US retail data lifts gloomy sentiment

The FTSE continues to be more susceptible to moves on the back of oil price fluctuations than its European colleagues, as it heads into the close likely to end the day down by over 30 points. 

Shoppers with bags
Source: Bloomberg

Oil prices continue to weigh on FTSE

As the squeeze on oil prices continues and commodity prices struggle the FTSE, weighed down by mining and energy companies, has lagged the rest of European equity markets.

Today’s TLTRO auction has done nothing to dent the mindset that European Central Bank president Mario Draghi will, regardless of German protests, press ahead with plans to implement a European QE operation sometime in 2015.

As Greek equities continue to selloff, the markets have shown how unsure they are of the country’s political future, and the ambitious move by Prime Minister Antonis Samaras to call snap elections looks far from certain to succeed.

Ocado continues to find the going tough as sales growth has slowed and order sizes have shrunk, confirming that this yearend sales period for food retailers will be the toughest for some time.

Costa Coffee owner Whitbread has posted solid third-quarter figures and is subsequently confident of hitting its yearend targets; similarly buoyant claims have been made by Sports Direct after its first-half figures rose by 11%. SuperGroup has joined the clothing retailers utilising the ‘autumn was too warm’ excuse as its profits dropped by some 30%.

US recovery still going

The release of US monthly retail sales figures, much better than expected, have altered the slightly gloomy feel that the lacklustre ‘Black Friday’ results had given the retail sector. Not that any were needed, but this does confirm that the US economy has managed to keep its recovery in place regardless of Europe’s woes.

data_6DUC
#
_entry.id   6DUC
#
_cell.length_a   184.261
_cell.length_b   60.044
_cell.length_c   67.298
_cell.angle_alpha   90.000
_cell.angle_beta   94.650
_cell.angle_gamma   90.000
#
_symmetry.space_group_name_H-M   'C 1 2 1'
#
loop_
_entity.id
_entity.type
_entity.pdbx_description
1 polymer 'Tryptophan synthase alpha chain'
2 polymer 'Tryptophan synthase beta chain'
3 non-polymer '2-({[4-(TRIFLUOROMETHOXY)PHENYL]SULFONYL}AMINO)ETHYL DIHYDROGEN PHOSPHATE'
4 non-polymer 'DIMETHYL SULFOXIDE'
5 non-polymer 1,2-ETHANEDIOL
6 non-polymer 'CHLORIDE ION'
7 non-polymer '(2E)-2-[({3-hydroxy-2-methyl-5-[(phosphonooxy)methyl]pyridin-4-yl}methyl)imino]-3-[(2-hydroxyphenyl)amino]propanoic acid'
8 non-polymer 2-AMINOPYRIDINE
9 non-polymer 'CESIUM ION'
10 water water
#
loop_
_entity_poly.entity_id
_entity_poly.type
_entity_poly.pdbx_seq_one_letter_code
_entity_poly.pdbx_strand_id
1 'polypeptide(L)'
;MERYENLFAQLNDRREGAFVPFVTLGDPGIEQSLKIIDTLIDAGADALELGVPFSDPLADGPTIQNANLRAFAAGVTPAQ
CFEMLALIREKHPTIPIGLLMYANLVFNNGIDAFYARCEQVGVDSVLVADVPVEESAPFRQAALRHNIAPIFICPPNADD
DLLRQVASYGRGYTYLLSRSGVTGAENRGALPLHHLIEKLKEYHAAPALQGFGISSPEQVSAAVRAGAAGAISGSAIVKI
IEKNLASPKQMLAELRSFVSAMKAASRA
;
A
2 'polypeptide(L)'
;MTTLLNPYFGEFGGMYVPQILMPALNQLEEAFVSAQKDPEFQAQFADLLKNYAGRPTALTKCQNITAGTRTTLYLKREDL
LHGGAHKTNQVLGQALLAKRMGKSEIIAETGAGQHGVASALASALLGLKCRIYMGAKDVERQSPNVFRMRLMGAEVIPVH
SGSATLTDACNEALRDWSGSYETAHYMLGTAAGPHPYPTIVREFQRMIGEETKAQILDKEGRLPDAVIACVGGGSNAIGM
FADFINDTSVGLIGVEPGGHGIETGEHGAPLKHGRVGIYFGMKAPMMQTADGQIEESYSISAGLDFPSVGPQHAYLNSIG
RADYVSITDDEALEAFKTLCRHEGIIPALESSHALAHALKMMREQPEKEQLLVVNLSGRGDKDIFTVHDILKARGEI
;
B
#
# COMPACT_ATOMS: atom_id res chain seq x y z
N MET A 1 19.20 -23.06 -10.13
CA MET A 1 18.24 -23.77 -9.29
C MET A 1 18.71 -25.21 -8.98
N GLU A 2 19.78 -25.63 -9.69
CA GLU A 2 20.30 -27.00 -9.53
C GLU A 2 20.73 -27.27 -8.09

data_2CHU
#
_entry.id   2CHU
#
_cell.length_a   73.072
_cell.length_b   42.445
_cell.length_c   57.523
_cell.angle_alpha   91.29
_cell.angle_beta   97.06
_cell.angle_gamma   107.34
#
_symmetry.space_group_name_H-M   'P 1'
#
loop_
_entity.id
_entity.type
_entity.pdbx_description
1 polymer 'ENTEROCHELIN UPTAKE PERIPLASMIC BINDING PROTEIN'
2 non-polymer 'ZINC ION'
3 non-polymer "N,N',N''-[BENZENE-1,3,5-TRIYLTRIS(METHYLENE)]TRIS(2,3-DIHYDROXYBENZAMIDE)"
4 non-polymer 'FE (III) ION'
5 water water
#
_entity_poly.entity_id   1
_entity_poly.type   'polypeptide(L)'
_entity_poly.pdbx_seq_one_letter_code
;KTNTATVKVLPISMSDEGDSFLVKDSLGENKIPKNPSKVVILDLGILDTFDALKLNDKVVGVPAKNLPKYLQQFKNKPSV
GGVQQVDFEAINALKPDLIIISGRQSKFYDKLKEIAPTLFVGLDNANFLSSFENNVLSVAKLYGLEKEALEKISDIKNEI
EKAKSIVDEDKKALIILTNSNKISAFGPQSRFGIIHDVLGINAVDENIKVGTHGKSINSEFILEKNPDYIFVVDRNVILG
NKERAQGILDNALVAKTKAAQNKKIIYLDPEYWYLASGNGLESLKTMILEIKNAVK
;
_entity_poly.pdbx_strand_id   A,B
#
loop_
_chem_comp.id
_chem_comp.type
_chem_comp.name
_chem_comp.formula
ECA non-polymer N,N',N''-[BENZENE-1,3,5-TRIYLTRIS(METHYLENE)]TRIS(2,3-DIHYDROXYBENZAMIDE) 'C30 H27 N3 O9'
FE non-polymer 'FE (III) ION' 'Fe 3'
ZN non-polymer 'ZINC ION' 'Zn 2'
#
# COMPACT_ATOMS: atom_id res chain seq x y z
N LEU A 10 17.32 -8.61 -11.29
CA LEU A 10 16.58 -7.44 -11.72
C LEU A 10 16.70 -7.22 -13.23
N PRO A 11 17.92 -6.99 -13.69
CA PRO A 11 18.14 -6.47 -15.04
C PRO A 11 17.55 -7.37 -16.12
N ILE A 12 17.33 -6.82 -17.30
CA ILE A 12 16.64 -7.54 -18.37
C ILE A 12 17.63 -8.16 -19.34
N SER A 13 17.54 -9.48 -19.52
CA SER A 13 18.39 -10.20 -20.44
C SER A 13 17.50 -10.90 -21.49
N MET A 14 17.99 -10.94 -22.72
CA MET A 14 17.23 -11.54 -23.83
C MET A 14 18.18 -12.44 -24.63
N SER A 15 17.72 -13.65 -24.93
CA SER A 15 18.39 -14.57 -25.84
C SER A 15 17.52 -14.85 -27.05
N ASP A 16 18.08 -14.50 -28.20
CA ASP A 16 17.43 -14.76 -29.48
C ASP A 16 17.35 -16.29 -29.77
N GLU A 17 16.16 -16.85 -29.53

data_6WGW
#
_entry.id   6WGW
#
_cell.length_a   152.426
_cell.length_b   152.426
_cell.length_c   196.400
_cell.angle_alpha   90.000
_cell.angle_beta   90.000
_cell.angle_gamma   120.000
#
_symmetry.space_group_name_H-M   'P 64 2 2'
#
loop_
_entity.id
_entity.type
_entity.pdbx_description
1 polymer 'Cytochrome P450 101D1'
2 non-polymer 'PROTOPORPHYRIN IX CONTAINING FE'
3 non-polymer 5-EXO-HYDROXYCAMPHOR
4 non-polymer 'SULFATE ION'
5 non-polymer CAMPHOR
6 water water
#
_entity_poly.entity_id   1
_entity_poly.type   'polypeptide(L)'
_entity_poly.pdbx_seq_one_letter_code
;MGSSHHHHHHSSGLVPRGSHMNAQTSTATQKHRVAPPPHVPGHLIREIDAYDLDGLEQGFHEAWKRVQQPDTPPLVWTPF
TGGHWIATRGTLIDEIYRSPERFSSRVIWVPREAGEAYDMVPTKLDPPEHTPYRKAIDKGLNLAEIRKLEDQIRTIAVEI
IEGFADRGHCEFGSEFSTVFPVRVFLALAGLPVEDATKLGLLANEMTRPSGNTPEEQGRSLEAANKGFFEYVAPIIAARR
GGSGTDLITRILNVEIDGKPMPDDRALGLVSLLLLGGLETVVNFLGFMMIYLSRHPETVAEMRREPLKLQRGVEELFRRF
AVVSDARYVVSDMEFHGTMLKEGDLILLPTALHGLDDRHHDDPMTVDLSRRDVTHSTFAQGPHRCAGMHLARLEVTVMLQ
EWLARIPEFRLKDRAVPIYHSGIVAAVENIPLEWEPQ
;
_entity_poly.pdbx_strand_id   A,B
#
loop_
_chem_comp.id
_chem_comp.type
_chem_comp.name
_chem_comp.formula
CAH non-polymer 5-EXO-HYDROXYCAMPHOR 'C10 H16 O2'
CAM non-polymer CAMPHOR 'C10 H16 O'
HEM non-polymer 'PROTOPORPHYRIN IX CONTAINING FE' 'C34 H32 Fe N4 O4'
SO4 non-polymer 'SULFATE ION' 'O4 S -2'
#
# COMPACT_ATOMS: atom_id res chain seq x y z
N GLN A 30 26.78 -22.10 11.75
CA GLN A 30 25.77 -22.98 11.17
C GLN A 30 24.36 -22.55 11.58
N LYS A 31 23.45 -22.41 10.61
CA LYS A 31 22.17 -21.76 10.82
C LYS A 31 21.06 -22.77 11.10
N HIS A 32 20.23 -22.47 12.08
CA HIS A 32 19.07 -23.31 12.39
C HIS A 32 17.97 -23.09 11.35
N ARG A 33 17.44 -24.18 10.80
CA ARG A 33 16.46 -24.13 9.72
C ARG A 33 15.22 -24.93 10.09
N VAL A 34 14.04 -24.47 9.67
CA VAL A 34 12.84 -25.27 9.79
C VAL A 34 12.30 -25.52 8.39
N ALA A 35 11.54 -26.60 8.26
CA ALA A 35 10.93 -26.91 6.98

Less encouraging has been the performance of the major equity markets in the US, as abnormally high volatility looks set to give the Dow Jones its third day of triple-digit moves in a row.

Brent now at $65/barrel

Yesterday’s comment from Saudi oil minister Ali Al-Naimi ‘why should I cut production?’, has put to bed any suspicion that Saudi Arabia is about to cut its oil output. With this confirmation Brent crude has again been squeezed and now sits below $65 a barrel.

Considering the next OPEC meeting is not scheduled until early June, this is good news for those of us who have to fill up at the pumps. A weeks’ worth of moves higher have seen gold break through several technical levels, but its ability to hold above the 100-day moving average is looking more and more precarious.   

Rouble drops to lowest level ever

The results are in, and just short of €130 billion of the targeted LTRO’s were taken up by the banks, whether this is a sign of a lack of appetite from the banks or the underlying markets is open to debate.

Today’s auction will have done little to change the popular perception that a European version of QE is still required in 2015. This news resulted in a short blip higher but has seen EUR/USD swiftly return to where it was trading before the release as currency markets continue to factor in ECB action.

Russia has increased interest rates by another 1% today, taking its base rate up to 10.5%, and subsequently the markets have thumped the rouble taking it to its lowest level ever. The Bank of Russia has now increased rates by 5% in the last eight months, and these efforts are beginning to look increasingly desperate and ineffective.

The information on this page does not contain a record of our trading prices, or an offer of, or solicitation for, a transaction in any financial instrument. IG Bank S.A. accepts no responsibility for any use that may be made of these comments and for any consequences that result. No representation or warranty is given as to the accuracy or completeness of this information. Consequently any person acting on it does so entirely at their own risk. Any research provided does not have regard to the specific investment objectives, financial situation and needs of any specific person who may receive it and as such is considered to be a marketing communication.